Ubuntu/linux in general and the m14x?

Discussion in 'Alienware 14 and M14x' started by elmo93, Apr 16, 2012.

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  1. elmo93

    elmo93 Notebook Guru

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    Does anybody out there know how to get Ubuntu running on the m14x? So far, I've tried 11.10, (it boots but the setup screen goes away for some reason. The next time I try to get into it I get a boot error) 12.04, (pretty much the same problem) and finally 10.10- which boots fine but there is a major graphical problem with it. I've heard that the 555m is incompatible with Ubuntu, but is there any way to just use the Intel graphics? Or get the 555m working somehow? I've also seen posts where people say Ubuntu works fine on their m14x. Any help with it would be great. I've been to every forum where this problem is mentioned and haven't seen a fix.
    Thanks
     
  2. Pete- 7r0jan

    Pete- 7r0jan Notebook Consultant

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    I've tried ubuntu 10.10, and BTr1 & r2 persistant live..
    although I mostly run virtual via the flash card reader now.
     
  3. doniGforce

    doniGforce Notebook Geek

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    I run 11.10 (boot from USB flash) perfectly fine , no problems although I think it just runs on GT555m because battery life is short. I had problems with 10.10 too but that's because I think the old kernel didn't support the card.
     
  4. elmo93

    elmo93 Notebook Guru

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    I'll try it with a usb then. Before I just used the installer thing that does it for you. Maybe that was the problem. Thanks!
     
  5. elmo93

    elmo93 Notebook Guru

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    Ok so I installed it with a CD. It installs fine but the graphics is screwed up. And in order to boot you have to go into safe mode first. Is there any way to get it working with the graphics card?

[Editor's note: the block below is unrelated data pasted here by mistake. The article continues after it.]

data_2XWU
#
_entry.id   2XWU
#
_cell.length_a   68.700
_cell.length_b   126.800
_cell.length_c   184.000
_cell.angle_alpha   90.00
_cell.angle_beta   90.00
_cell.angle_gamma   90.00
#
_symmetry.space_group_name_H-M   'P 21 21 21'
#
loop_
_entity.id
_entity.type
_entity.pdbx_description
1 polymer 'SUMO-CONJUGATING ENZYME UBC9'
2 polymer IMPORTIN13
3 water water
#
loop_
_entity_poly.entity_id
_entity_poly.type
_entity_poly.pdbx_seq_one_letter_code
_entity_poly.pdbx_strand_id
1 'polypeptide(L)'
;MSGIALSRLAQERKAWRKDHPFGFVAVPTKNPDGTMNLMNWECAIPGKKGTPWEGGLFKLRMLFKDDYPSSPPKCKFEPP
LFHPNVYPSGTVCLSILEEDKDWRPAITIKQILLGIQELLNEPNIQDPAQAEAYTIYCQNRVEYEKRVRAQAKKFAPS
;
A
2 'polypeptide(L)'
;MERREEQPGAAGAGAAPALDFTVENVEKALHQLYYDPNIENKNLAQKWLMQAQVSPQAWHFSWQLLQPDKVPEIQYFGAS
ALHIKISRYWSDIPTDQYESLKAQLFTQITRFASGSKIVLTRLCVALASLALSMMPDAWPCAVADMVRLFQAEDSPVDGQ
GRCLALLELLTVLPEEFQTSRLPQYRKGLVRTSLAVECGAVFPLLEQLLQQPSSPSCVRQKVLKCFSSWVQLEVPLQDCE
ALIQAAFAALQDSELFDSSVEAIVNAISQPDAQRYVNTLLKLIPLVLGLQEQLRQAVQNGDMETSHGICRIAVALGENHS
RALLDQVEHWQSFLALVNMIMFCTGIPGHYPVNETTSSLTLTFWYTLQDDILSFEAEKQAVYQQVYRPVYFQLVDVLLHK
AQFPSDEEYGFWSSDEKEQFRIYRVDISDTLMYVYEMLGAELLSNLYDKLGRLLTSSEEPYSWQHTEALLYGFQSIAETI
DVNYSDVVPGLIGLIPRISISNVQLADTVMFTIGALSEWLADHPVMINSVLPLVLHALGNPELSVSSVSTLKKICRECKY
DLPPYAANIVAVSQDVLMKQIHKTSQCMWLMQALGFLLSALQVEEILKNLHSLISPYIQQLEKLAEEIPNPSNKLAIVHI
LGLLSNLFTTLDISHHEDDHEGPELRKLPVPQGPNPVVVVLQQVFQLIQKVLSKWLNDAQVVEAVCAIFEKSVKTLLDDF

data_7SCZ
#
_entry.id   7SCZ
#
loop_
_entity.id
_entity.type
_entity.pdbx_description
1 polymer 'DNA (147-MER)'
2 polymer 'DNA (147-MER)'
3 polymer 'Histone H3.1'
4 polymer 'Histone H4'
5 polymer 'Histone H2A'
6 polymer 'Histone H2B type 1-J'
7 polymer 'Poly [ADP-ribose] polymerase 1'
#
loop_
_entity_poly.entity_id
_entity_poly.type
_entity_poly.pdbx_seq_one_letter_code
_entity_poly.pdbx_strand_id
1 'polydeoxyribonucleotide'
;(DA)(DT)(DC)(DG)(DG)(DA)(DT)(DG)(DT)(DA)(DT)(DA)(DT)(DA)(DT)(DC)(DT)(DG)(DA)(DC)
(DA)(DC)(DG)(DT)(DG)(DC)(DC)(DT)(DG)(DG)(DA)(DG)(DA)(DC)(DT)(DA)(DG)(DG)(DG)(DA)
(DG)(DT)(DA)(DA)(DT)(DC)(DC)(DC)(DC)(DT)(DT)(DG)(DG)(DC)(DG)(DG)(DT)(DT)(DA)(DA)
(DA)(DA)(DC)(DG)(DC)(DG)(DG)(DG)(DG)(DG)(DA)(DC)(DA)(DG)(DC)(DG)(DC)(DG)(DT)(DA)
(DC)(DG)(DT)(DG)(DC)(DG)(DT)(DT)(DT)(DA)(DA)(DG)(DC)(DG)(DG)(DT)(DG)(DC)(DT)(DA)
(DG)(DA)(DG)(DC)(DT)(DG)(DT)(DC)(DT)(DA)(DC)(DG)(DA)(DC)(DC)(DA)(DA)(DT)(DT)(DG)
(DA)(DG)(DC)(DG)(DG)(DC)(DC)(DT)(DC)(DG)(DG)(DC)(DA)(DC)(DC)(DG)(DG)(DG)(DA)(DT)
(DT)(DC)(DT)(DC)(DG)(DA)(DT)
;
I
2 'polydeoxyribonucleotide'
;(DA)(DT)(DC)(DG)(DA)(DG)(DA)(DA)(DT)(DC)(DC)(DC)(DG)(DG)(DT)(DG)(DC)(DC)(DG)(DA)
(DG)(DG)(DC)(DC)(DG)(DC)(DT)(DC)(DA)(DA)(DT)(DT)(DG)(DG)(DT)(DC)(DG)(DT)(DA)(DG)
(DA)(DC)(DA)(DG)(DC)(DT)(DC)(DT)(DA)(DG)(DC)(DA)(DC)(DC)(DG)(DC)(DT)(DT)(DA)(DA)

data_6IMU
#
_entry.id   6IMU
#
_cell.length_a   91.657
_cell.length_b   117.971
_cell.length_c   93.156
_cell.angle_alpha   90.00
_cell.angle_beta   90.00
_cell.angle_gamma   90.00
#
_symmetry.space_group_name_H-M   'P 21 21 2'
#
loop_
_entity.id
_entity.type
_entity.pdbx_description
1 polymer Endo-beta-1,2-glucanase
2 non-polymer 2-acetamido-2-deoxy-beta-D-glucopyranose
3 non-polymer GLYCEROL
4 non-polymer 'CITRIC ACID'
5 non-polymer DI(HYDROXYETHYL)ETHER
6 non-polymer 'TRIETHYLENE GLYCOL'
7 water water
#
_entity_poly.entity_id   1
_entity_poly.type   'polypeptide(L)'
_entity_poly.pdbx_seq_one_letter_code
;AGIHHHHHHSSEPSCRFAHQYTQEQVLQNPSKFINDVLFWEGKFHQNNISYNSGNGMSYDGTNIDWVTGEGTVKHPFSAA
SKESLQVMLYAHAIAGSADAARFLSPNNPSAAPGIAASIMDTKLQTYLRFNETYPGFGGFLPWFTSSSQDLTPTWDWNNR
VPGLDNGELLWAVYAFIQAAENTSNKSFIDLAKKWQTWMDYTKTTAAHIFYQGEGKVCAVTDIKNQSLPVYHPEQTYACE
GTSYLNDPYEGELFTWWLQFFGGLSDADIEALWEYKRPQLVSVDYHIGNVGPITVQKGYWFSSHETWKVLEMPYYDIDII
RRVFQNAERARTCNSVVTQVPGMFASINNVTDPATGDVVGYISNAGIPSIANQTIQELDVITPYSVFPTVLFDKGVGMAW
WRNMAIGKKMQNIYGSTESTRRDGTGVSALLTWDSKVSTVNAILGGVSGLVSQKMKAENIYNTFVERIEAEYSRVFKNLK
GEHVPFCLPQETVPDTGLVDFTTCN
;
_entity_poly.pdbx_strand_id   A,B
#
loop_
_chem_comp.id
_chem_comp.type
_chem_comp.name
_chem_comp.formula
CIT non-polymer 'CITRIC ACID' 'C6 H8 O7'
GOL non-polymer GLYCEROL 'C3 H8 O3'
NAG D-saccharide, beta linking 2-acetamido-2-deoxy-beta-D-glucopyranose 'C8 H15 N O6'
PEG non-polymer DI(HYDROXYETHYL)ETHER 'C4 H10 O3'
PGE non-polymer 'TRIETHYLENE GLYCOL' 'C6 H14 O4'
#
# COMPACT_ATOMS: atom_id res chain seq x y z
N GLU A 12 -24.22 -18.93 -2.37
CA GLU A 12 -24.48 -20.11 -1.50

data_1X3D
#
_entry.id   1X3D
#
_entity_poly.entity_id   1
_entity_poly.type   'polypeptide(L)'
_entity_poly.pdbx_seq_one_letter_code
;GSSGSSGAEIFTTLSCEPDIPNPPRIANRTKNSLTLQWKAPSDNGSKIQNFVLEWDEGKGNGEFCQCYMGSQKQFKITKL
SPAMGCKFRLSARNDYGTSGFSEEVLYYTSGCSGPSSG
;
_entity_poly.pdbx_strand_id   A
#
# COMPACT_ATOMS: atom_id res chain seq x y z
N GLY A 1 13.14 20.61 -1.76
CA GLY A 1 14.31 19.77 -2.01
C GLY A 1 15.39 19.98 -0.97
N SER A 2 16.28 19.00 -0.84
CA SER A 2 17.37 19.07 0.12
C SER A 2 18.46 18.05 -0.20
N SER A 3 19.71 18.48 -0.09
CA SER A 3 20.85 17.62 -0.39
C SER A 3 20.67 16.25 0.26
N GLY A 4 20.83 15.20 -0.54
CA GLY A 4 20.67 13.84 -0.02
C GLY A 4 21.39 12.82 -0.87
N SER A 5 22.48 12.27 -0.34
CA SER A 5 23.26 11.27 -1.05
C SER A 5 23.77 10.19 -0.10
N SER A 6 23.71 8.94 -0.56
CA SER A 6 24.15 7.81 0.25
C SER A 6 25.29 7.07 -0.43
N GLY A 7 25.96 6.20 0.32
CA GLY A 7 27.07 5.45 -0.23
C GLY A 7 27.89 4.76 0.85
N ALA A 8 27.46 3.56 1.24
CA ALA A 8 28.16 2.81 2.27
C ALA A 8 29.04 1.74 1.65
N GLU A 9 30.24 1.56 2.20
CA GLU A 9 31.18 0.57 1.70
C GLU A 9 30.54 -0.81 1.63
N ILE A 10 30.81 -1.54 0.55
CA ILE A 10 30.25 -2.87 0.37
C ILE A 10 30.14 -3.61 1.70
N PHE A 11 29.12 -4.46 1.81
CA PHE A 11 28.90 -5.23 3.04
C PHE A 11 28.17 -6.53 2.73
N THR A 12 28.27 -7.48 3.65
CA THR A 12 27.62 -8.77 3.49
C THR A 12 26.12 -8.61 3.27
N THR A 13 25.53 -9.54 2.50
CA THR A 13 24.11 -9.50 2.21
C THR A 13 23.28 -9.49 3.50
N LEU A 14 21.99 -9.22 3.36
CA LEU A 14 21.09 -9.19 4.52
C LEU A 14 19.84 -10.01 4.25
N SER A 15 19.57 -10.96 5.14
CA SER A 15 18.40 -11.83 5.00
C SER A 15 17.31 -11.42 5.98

6. MetalgodZ

    MetalgodZ Notebook Enthusiast

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    Long story short: It will support the card, it just doesn't like the "Optimus" setup in these laptops, which uses the nVidia card for the heavy lifting and dumps it to the embedded Intel solution to send it to the screen.

    Long story, longer: I'm running 11.04 right now. IIRC, a successful install required me to run with classic Gnome, which didn't turn enable the nVidia driver, leaving only the embedded graphics working. Installing the nVidia drivers caused the system to fail to start X properly, puking at the point where it tried to figure out what to do with the two drivers.

    At the moment, AFAIK, there is no way to nicely tell the system when to switch back and forth. There are two projects (Ironhide and Bumblebee) that handle the setup correctly and allow you to run individual programs (or everything) with the nVidia GPU, but I just don't find myself using it all that often in Ubuntu. The biggest plus of the setup, for me at least, was that it allows me to shut off the nVidia card and not have it using power while being unusable.

    Lots of info out there, but you can definitely get started with a base Ubuntu install by just disabling the nVidia card (in software) and forcing it to redo the X config with just the built-in.
     
  7. madmantm

    madmantm Notebook Consultant